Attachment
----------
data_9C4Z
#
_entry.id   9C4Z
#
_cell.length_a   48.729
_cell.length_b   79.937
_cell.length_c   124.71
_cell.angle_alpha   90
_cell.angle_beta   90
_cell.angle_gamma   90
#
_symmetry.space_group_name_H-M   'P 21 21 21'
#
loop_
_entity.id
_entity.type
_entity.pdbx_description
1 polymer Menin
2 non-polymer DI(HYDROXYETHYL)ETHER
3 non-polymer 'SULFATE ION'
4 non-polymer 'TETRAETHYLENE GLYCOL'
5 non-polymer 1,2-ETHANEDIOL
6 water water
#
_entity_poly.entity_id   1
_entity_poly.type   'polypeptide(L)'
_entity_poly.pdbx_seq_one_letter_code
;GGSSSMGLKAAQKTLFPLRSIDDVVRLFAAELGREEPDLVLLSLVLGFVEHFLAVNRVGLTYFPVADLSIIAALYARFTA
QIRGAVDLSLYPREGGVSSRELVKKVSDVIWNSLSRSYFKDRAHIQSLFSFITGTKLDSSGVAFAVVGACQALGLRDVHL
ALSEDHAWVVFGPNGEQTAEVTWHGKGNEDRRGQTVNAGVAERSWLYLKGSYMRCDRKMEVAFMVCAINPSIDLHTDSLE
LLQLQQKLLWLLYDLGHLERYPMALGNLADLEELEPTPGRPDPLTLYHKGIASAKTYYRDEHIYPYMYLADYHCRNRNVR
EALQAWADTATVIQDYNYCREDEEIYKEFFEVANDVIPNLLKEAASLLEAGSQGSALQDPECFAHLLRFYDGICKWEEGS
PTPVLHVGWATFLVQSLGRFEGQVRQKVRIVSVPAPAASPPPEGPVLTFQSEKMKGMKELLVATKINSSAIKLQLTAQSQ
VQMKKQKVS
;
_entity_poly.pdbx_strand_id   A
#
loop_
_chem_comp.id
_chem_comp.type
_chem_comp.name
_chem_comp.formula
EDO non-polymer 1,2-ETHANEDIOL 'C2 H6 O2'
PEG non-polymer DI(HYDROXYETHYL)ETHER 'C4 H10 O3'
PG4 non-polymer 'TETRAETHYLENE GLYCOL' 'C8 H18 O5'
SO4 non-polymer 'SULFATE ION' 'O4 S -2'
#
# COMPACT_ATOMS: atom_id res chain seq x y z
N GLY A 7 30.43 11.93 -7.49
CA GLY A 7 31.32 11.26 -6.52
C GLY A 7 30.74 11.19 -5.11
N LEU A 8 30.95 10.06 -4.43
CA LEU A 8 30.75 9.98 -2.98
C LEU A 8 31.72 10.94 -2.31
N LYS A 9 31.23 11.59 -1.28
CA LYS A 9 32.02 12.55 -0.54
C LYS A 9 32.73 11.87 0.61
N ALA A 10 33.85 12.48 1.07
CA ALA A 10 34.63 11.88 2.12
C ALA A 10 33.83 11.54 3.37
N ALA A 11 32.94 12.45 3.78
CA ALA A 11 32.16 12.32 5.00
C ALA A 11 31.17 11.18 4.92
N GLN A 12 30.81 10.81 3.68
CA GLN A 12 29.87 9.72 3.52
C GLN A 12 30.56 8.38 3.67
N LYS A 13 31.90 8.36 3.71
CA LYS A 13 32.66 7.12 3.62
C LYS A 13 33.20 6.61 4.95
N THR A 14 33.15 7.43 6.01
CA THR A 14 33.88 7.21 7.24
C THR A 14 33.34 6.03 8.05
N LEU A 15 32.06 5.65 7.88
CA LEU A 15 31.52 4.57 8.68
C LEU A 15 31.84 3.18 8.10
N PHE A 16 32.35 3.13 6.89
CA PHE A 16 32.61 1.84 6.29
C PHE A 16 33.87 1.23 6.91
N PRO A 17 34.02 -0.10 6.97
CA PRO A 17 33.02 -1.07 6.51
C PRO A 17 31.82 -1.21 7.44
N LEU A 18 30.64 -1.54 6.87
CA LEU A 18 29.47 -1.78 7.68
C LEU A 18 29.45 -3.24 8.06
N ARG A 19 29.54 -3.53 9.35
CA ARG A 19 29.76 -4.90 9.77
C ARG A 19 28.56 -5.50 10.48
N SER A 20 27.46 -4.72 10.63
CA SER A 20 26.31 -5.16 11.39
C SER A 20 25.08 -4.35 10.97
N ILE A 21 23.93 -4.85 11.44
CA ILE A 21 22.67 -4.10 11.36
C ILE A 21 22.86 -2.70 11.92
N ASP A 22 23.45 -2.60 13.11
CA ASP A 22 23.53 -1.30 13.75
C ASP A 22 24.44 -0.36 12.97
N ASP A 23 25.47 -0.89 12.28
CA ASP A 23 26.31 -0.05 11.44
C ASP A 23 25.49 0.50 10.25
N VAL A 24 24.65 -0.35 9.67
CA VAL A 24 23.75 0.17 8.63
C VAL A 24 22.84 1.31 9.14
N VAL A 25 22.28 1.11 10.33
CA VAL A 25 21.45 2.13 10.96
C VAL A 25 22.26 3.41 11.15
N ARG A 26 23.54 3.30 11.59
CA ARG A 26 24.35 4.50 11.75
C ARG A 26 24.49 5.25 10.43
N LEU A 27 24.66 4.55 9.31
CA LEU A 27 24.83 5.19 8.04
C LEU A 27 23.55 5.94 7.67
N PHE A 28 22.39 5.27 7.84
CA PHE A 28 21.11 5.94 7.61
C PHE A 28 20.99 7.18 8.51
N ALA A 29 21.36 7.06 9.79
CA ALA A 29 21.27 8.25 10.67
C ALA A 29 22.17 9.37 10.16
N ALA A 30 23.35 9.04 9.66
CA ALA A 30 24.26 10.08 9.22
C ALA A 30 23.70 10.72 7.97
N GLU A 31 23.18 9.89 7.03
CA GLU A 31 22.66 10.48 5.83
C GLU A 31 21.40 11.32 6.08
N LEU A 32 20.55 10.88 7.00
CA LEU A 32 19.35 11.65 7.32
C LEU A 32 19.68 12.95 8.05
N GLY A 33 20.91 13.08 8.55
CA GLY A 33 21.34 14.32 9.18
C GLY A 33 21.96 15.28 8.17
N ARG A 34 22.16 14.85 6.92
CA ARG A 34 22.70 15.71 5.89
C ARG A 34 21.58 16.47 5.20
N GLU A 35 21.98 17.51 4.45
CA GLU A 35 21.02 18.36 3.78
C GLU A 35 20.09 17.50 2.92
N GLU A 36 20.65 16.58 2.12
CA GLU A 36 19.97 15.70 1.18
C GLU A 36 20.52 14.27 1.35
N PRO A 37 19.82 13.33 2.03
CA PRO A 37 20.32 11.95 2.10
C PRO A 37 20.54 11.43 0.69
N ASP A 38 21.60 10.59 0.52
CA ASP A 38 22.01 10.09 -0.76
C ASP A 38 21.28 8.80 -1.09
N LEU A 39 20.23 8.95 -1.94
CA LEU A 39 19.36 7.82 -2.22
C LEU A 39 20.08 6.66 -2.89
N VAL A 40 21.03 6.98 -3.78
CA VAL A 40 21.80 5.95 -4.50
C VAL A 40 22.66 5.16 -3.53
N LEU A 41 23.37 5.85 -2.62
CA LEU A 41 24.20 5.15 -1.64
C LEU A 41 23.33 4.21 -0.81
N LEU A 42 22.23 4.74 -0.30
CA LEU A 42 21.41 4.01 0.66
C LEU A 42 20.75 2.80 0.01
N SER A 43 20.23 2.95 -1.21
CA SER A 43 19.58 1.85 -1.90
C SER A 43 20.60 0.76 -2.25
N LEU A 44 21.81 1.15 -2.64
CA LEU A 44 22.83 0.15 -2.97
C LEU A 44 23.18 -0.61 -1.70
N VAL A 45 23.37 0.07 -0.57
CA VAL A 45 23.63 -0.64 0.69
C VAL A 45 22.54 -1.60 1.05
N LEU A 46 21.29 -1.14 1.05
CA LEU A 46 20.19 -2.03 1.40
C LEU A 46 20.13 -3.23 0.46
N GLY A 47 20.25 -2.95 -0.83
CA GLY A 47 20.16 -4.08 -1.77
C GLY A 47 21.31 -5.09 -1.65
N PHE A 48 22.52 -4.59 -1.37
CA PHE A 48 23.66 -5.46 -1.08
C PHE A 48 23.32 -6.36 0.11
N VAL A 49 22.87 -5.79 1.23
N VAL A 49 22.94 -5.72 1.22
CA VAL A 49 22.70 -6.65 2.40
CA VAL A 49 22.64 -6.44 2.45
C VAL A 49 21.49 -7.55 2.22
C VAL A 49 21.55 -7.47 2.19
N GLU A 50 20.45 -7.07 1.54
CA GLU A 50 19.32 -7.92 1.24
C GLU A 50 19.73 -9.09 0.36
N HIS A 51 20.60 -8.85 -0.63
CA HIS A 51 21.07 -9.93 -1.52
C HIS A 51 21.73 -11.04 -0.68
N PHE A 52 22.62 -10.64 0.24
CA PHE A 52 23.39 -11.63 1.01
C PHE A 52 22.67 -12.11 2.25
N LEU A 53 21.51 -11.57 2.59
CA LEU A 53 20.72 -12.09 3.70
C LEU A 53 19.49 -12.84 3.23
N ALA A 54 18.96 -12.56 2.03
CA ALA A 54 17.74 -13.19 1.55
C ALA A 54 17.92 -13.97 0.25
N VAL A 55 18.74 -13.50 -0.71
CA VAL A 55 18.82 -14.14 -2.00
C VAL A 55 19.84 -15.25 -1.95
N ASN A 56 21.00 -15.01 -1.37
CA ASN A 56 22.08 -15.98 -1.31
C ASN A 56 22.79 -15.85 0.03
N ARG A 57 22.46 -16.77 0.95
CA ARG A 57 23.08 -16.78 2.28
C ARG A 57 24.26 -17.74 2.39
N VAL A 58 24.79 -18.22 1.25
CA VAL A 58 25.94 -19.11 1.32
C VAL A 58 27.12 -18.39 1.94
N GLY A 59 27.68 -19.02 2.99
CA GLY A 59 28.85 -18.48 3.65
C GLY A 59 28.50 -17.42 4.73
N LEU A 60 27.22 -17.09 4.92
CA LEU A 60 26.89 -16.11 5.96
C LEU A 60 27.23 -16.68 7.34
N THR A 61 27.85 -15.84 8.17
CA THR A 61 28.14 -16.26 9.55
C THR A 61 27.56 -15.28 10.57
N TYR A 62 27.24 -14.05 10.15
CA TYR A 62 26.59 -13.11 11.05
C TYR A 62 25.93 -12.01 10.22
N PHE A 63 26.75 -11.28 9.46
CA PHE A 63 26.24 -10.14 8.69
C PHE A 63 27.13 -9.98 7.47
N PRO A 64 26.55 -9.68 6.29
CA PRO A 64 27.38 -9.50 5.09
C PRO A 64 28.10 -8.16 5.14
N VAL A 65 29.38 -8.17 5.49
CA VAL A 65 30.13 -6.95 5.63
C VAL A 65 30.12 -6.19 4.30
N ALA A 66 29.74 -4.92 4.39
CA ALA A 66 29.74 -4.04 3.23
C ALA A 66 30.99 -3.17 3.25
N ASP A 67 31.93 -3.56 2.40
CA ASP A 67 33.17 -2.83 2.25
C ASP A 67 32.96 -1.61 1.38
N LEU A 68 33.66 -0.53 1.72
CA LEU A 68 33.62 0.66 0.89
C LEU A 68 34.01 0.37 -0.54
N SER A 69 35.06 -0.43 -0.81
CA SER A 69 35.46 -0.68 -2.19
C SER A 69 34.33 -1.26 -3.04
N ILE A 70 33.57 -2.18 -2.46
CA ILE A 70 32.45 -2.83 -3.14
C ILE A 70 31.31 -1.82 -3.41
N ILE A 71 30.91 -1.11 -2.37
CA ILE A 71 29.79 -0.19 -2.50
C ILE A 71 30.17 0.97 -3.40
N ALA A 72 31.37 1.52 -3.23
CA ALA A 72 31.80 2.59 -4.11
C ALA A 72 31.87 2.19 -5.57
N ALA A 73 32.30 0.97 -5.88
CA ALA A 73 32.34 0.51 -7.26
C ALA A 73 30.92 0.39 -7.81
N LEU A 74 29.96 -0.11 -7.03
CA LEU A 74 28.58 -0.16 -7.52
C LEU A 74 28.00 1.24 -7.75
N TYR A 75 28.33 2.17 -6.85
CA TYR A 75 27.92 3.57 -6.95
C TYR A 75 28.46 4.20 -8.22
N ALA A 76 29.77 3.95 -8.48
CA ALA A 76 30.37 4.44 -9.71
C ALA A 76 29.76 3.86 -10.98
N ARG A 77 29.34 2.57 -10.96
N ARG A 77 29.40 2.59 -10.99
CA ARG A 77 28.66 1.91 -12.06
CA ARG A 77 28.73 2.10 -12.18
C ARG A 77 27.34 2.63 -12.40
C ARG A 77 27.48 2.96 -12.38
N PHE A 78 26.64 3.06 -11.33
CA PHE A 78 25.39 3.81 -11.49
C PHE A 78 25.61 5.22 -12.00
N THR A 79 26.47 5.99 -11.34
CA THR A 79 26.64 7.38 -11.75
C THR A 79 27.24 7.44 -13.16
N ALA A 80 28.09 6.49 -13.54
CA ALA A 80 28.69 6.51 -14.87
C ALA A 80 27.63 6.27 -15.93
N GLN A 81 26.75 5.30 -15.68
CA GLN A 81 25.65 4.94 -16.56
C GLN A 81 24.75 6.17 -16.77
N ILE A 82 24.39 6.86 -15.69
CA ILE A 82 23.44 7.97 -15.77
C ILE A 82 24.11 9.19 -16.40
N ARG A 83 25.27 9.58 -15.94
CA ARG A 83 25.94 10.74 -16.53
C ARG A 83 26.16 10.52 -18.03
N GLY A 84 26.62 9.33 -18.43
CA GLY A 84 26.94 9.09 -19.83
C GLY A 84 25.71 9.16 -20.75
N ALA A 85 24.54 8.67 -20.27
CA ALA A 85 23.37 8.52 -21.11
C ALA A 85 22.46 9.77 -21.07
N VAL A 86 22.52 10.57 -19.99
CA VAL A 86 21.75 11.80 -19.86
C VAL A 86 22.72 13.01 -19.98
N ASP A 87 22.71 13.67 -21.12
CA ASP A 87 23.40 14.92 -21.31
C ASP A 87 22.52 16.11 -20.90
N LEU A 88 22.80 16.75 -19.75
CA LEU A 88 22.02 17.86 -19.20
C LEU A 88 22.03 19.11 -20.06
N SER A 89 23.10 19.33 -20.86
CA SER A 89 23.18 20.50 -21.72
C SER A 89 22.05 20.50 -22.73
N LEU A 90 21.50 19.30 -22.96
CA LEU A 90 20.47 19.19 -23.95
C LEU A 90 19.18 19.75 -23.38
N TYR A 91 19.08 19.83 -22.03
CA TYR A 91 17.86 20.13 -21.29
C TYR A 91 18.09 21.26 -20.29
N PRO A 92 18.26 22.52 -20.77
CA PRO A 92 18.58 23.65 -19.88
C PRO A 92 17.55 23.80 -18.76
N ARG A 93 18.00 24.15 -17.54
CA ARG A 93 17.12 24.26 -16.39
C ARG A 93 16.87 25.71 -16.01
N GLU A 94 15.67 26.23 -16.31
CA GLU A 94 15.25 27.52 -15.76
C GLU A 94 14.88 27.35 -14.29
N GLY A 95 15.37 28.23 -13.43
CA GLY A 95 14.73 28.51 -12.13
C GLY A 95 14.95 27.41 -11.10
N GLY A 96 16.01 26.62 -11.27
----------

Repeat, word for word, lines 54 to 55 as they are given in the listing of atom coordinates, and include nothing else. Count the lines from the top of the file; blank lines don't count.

C LEU A 8 31.72 10.94 -2.31
N LYS A 9 31.23 11.59 -1.28